Frank Smith: [00:24:38] Yeah. So the requirements are grouped into domains, you know physical security is one and then there's a bunch of controls in physical security and identity and access control and it's a category and they're grouped like that actually if you really trace it all the way back, the genesis of that is all in the ISO 27000 stuff. That was the first place that it started being group that way. And it's a very convenient way. It puts like controls together for CMMC compliance, I'm telling everybody, you better have a written policy and procedure for each one of those 17 families of controls. And then within there, you're going to implement something specific, but you need an overarching policy and process for physical security. And, you know, that's everything from who manages the key cards, is the building locked, and is your I.T. equipment in separate storage? And, you know, just everything you can possibly imagine is addressed in there. And there's a lot of overlap, too. So one hundred and thirty controls for Level 3, there's 10 or 12 of them that all basically say the same thing regarding access to logs. So every company out there right now has every log turned on they possibly can and never looks at them unless something breaks and the requirements use a variety of words. But it's review, monitor, analyze, store, protect, audit your logs. You don't have to treat each one of those controls separately. You can look at it and say, I'm going to go use a siSIM solution and it's going to protect and it's going to analyze and it's going to monitor my logs and all those kind of things. And then I just have a process for monitoring my SIM.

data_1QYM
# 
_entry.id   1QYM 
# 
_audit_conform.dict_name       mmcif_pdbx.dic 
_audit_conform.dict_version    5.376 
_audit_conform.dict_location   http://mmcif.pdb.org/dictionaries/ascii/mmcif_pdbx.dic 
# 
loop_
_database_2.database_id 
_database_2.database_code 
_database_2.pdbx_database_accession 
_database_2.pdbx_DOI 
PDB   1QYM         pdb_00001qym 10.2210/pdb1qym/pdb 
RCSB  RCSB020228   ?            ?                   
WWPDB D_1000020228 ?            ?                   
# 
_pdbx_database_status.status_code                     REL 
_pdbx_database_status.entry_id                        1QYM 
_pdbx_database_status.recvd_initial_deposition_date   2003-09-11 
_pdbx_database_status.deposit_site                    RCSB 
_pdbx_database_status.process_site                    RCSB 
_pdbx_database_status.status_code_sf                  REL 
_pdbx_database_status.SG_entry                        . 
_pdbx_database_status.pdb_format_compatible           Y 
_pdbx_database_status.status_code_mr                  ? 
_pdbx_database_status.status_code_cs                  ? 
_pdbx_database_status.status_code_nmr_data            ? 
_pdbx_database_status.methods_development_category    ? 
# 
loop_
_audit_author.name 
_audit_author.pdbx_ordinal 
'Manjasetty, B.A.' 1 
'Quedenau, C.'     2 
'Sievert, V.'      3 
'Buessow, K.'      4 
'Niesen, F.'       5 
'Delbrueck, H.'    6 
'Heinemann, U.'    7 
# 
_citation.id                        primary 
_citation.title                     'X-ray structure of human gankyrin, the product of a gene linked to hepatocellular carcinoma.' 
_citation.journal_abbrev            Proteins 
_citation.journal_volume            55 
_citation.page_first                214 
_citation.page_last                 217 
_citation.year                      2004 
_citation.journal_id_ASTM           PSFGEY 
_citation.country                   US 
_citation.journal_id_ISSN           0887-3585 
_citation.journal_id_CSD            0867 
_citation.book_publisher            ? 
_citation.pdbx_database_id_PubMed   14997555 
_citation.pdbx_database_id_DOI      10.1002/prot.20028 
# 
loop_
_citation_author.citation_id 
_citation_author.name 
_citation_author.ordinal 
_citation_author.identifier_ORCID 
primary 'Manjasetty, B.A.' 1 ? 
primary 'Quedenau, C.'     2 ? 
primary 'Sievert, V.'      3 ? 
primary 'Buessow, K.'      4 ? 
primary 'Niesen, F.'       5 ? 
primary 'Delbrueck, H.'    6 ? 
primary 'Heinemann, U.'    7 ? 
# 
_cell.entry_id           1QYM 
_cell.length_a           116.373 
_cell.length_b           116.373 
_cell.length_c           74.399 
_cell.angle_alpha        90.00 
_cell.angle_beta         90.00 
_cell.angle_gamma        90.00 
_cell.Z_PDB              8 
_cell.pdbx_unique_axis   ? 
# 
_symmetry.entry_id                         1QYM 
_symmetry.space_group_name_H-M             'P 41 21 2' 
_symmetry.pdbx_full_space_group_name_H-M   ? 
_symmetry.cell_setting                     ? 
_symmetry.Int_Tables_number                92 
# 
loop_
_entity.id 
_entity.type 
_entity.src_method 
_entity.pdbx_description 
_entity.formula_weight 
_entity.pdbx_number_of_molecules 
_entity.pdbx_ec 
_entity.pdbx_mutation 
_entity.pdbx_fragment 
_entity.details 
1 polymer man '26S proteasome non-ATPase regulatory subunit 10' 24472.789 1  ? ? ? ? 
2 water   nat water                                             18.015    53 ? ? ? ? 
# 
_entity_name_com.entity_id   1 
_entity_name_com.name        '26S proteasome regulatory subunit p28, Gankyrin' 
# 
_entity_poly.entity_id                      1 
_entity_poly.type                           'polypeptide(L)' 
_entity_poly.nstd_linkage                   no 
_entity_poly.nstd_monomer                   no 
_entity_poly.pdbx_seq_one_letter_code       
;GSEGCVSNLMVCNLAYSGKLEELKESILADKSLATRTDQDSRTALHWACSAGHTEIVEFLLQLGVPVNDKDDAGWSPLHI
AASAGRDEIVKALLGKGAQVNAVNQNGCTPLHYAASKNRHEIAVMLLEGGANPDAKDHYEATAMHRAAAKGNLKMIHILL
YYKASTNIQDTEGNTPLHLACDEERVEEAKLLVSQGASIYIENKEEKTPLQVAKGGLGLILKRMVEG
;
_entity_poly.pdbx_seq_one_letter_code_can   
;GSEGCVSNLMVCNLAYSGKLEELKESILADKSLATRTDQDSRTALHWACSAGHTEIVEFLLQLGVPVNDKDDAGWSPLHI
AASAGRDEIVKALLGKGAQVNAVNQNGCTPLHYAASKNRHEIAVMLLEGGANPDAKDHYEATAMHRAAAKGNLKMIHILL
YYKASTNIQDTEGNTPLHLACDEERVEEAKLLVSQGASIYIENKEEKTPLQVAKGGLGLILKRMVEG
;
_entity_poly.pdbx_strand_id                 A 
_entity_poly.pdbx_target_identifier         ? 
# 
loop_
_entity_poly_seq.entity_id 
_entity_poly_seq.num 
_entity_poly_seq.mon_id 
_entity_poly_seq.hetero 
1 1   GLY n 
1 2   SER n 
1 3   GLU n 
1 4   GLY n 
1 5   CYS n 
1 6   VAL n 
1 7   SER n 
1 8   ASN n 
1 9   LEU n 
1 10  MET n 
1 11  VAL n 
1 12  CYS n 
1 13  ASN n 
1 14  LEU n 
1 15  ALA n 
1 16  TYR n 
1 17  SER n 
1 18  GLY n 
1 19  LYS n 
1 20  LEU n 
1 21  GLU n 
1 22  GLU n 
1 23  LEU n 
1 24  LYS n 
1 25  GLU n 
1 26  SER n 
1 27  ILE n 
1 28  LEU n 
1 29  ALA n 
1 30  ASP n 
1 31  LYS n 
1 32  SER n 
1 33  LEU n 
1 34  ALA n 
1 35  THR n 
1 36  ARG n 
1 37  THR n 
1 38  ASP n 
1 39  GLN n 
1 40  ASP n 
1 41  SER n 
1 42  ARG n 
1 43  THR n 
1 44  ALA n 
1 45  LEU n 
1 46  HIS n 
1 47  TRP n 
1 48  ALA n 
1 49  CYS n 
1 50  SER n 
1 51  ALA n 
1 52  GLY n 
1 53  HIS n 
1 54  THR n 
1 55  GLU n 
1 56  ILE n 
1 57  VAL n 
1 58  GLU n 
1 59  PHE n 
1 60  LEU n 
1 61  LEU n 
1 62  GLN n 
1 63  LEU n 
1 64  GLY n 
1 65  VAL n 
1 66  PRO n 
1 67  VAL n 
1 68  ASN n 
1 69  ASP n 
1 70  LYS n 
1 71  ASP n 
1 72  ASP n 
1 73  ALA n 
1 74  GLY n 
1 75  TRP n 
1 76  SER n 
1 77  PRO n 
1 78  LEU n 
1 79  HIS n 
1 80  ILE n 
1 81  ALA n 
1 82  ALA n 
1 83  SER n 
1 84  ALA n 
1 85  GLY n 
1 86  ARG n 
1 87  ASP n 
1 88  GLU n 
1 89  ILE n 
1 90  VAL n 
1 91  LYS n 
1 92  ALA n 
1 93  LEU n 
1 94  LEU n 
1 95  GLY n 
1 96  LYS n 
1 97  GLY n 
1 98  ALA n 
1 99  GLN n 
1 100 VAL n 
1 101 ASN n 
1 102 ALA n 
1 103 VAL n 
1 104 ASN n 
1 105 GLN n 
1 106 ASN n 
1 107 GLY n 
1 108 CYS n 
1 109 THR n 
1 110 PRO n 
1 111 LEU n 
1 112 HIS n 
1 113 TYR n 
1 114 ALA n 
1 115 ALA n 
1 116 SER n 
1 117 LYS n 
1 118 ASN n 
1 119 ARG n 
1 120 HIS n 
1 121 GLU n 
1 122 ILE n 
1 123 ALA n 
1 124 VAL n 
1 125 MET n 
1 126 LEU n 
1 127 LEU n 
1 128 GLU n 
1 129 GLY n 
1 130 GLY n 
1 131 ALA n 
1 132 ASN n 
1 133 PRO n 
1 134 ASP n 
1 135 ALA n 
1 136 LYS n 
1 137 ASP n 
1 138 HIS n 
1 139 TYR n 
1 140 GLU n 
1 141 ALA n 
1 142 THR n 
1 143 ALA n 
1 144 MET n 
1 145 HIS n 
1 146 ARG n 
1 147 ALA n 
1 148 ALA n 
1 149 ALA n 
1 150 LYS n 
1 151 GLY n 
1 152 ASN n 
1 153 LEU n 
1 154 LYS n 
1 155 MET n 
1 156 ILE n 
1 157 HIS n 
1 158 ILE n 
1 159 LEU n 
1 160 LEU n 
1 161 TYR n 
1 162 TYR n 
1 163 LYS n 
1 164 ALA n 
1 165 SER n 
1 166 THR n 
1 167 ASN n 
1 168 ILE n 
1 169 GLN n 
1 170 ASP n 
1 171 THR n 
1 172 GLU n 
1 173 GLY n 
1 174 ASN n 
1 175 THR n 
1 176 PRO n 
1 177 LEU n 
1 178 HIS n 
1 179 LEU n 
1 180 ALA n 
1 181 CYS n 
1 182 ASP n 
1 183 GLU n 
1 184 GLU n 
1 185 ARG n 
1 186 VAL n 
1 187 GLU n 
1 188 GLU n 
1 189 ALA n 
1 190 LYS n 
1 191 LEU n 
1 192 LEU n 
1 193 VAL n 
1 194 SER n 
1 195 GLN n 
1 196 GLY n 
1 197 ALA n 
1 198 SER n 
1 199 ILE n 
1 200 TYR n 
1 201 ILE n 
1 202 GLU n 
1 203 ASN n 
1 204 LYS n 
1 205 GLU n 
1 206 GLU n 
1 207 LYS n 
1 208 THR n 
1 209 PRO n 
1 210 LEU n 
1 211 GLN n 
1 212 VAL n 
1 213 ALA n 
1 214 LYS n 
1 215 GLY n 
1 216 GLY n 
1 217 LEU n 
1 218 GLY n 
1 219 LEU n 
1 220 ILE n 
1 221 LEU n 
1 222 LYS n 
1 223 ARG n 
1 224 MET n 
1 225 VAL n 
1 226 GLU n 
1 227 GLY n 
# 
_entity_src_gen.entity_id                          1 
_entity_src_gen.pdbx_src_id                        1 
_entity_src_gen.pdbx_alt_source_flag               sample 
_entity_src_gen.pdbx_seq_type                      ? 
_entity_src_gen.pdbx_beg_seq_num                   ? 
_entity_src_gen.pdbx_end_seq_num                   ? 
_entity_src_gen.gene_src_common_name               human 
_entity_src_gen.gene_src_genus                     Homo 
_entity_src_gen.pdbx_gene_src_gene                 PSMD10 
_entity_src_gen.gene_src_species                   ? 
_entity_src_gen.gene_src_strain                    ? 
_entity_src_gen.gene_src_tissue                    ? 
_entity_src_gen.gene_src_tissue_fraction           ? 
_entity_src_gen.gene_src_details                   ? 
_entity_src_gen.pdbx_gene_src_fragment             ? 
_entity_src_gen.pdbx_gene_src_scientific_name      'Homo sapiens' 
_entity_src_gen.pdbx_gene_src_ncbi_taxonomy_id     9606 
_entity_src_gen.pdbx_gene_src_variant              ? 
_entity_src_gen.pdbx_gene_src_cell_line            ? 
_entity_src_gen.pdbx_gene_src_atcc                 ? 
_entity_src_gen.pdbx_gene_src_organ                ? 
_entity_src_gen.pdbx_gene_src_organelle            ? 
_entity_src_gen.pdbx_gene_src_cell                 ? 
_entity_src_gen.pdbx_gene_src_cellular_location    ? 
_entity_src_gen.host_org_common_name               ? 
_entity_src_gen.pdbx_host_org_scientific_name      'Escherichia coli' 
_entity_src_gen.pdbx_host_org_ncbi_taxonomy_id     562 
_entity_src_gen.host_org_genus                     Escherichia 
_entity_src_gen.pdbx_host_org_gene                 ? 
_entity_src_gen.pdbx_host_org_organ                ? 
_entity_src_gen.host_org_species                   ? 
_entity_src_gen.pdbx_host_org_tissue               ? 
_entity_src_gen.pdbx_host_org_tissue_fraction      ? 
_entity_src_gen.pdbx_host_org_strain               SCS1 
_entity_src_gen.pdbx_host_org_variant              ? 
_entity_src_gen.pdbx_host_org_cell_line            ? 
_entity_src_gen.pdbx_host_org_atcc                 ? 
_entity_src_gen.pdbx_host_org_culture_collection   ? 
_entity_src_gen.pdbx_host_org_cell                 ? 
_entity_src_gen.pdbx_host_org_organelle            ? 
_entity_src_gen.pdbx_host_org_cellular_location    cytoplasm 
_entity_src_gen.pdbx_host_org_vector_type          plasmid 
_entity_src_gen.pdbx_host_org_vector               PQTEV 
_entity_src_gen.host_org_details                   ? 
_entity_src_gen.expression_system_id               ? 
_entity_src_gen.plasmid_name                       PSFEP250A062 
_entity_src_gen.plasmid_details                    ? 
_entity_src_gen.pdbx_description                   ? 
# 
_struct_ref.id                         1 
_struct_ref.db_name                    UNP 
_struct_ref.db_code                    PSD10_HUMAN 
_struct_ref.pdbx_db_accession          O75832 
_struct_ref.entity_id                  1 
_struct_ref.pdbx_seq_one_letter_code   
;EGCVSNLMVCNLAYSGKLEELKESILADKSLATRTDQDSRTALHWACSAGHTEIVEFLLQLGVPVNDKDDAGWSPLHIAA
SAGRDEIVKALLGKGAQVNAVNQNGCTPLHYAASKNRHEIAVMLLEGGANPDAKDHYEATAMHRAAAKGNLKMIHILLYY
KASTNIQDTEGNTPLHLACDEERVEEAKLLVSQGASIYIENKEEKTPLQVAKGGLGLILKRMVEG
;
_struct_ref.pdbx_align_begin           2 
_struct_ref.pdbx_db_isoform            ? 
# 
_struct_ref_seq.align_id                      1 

Joe Colantonio: [00:26:21] Also Frank, in your intro, I mentioned that you helped set the path towards eventually helping companies obtain CMMC Level 3 compliance. So you work for Ntiva, is that something Ntiva does or how do you help companies get to that or get ready to get that kind of compliance?